- John Sunier

ADOLPHE ADAM: Giselle - complete ballet (1996)

Choreography by Patrice Bart
Solo dancers and corps de ballet of the Teatro Alla Scala
Orchestra of the Teatro Alla Scala/Paul Connelly
Studio: RM Assoc./Image Entertainment
Video: Shot in HDTV, 1.78:1 widescreen enhanced
Audio: Dolby Digital 5.1 and 2.0
Extras: None
Length: 110 min.
Rating: ****

Must admit I’m about as far as you could get from a ballet reviewer, but I love ballet music and I‘d always wanted to see the complete Giselle to find out what goes with the music. This is probably the quintessential 19th century ballet and in this production an attempt was made to recreate the choreography, sets and costumes of its stagings by Diaghilev and the Ballets Russes. The story is simple: the heroine dies of a broken heart due to the duplicity of her lover. But that doesn’t stop her from dancing all of the second act as a ghost. There are many long shots showing most of the stage, rather than the super closeups which I know frustrate many ballet lovers on dance videos. Probably the fact this was shot for HDTV helps explain the looser framing. The 5.1 surround is clean and, well...surrounding. If you are a fan of very traditional classical ballet this would be a must for your video collection.

- John Sunier

Charlie Haden and the Liberation Music Orchestra - Live in Montreal (1992)

Studio: Spectra/Image Entertainment
Video: 4:3
Audio: Dolby Digital 5.1 and 2.0
Extras: Video interview with Haden
Length: 60 min.
Rating: ****

Bassist/composer Haden put together this band of a dozen top players - including Joe Lovano, Robin Eubanks and James Williams - to present politically charged music often based on traditional melodies from Third World countries struggle for freedom and democracy. They open their set at the Montreal Festival with the American National Congress anthem, play a suite of traditional tunes from Latin America, a cry from the ill-fated Spanish Civil War, do the hymn of the Anarchist Women’s Movement, and end with the hopeful mood of Haden’s own tune, Spiritual. Most of the selections came from their current album at the time - Dreamkeeper - and the main theme of that CD is reprised several times during the concert. This is not the usual instrumentation of such a big band, so you’ll see some unexpected solos on tuba and French horn, for example. The video camera work is involving in getting close to the players from unusual angles. The sound is also tops, but there is a tiny credit for Lexicon Logic 7 again, indicating that most likely the 5.1 Dolby Surround was derived from the original two-channel recording rather than being discrete. It would be interesting to A/B that with Pro Logic II fed by the Dolby Digital 2.0 track. Next time I look at this again or another DVD with that little credit line I’ll try it.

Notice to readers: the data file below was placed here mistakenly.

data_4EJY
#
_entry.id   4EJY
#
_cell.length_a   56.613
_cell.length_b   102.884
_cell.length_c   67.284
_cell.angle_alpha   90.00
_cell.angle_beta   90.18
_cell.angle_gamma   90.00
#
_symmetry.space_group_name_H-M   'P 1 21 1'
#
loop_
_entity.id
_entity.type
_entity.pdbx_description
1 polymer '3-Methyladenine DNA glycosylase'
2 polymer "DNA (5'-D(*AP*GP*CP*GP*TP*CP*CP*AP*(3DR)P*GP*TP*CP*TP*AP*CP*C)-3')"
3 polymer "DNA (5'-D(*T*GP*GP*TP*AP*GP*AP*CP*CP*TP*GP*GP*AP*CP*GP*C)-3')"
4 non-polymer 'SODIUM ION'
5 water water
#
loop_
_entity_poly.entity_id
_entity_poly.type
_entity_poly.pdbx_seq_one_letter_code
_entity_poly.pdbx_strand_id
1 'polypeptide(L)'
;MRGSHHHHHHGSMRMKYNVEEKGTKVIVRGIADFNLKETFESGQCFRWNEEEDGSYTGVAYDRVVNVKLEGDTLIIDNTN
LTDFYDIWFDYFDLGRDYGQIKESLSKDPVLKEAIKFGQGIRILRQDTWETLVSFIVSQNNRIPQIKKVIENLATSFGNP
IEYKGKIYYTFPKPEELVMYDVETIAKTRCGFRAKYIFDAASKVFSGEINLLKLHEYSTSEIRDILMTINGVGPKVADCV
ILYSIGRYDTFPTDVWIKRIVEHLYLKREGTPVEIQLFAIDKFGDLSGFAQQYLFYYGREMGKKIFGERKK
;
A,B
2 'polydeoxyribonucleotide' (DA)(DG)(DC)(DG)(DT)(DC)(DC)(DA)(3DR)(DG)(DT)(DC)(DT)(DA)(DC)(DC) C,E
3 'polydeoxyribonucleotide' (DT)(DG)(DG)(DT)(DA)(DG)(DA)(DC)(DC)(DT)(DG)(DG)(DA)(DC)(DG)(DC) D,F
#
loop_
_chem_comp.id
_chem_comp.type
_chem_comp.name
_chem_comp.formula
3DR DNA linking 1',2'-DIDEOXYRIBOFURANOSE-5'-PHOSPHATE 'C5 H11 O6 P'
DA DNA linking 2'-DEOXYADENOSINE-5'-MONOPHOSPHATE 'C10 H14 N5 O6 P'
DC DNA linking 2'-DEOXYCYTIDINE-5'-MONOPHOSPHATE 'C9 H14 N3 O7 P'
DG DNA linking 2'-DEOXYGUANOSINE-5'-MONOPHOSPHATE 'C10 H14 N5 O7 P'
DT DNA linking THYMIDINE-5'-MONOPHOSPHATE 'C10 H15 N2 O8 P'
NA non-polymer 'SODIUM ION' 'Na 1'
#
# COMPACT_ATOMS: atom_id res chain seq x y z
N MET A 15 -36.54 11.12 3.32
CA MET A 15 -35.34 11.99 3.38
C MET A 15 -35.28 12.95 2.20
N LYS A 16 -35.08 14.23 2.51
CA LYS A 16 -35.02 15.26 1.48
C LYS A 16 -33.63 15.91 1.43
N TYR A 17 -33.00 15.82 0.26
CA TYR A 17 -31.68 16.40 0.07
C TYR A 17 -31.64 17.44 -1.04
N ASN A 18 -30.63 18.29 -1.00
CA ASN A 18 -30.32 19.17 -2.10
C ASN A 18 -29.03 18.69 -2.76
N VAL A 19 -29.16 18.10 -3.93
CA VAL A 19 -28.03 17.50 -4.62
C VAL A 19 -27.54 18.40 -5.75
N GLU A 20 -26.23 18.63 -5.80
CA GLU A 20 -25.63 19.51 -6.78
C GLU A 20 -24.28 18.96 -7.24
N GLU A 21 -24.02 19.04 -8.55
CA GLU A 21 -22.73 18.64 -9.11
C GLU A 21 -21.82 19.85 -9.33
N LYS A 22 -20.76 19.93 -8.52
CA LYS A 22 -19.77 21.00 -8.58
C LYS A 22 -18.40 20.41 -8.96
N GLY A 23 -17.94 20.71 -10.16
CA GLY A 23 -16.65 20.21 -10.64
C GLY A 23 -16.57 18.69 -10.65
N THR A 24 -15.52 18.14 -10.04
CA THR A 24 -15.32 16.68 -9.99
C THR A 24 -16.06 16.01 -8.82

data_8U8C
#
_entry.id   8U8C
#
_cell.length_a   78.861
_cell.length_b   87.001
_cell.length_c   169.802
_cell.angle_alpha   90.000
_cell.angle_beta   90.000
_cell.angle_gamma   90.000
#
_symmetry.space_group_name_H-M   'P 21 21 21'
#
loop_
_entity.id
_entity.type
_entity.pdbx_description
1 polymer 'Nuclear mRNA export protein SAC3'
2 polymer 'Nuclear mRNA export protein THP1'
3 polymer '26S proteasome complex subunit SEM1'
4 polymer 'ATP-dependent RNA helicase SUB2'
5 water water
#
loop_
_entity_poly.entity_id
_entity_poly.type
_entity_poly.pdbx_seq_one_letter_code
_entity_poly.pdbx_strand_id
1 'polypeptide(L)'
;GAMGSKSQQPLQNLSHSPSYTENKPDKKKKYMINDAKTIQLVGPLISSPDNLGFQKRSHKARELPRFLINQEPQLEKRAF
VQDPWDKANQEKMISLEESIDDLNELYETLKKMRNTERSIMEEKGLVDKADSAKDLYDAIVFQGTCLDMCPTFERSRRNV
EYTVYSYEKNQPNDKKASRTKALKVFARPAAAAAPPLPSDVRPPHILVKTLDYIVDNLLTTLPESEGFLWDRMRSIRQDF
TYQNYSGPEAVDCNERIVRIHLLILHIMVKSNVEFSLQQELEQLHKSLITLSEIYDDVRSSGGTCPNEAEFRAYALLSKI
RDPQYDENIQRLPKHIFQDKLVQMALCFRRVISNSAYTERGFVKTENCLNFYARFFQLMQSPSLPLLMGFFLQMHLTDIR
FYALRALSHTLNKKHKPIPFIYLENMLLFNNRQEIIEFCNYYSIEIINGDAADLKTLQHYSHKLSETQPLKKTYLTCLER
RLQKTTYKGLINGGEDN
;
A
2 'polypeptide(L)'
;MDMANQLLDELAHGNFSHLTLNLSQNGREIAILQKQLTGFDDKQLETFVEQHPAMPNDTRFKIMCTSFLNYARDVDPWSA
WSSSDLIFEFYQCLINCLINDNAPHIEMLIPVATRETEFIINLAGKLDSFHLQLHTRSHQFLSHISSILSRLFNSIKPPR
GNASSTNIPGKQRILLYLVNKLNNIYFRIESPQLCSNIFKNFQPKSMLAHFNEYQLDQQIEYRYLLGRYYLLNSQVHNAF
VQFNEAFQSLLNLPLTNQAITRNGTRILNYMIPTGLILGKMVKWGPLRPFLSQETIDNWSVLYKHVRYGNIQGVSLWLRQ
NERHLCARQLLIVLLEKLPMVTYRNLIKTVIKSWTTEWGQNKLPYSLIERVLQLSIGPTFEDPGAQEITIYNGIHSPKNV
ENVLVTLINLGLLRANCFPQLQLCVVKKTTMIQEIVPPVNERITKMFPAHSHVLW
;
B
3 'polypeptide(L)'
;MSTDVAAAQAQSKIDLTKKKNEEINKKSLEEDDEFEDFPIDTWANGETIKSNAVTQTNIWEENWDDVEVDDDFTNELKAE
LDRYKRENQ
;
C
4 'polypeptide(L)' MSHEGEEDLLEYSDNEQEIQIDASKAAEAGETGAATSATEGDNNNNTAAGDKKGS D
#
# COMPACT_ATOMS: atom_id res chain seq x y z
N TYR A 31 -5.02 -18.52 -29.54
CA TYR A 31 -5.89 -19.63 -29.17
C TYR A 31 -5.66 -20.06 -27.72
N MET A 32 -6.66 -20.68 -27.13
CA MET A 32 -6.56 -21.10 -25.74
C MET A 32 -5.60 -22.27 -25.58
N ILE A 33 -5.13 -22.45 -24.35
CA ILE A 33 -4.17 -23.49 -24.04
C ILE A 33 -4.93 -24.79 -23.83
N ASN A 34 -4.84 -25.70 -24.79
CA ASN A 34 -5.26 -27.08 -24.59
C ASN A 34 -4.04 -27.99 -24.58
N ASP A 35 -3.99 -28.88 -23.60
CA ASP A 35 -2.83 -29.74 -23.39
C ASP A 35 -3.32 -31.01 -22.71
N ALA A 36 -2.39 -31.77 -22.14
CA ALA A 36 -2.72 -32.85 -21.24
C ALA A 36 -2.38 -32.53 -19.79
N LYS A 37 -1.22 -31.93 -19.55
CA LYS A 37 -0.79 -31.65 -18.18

- John Sunier

Max Ernst (1991)

Film by Peter Schamoni
Music: Stravinsky
Studio: RM Assoc./Image Entertainment
Video: 4:3
Audio: Dolby Digital mono
Extras: none
Length: 101 min.
Rating: ****

Another in the series of feature-length documentaries on famous artists of the 20th century from Image Entertainment, this one appealed to me both because I love Ernst’s work and because in an earlier documentary on Man Ray that I reviewed previously there was material on that other visionary artist’s visit to Ernst’s digs in Sedona, Arizona and I was curious to see that story from another viewpoint. He was dumbfounded when he first visited the Grand Canyon and Garden of the Gods because it looked so much like the visionary landscapes he had been painting since the 1920s.

Ernst died in l976 but there is a good deal of film footage of him working and being interviewed. He certainly led a nomadic and eclectic life, which among other things took him thru the First World War, involvement with the Dadaist and Surrealist movements, flight to America and the desert of the Southwest, and finally his return to the south of France. I wasn’t aware that Peggy Guggenheim opened her first museum entirely with Ernst’s paintings. The poor man was constantly being thrown into prison due to his German birth and passport even though he became a French citizen and later a staunch American artist. Ernst knew and loved the music of Stravinsky so it fits perfectly into the soundtrack of the film here and there. During shots of his working on his studio and artwork in Sedona one sees an acoustic phonograph (he had no electricity at first) with a huge horn. A fascinating artist and man whose creations were distinctive to say the least.

- John Sunier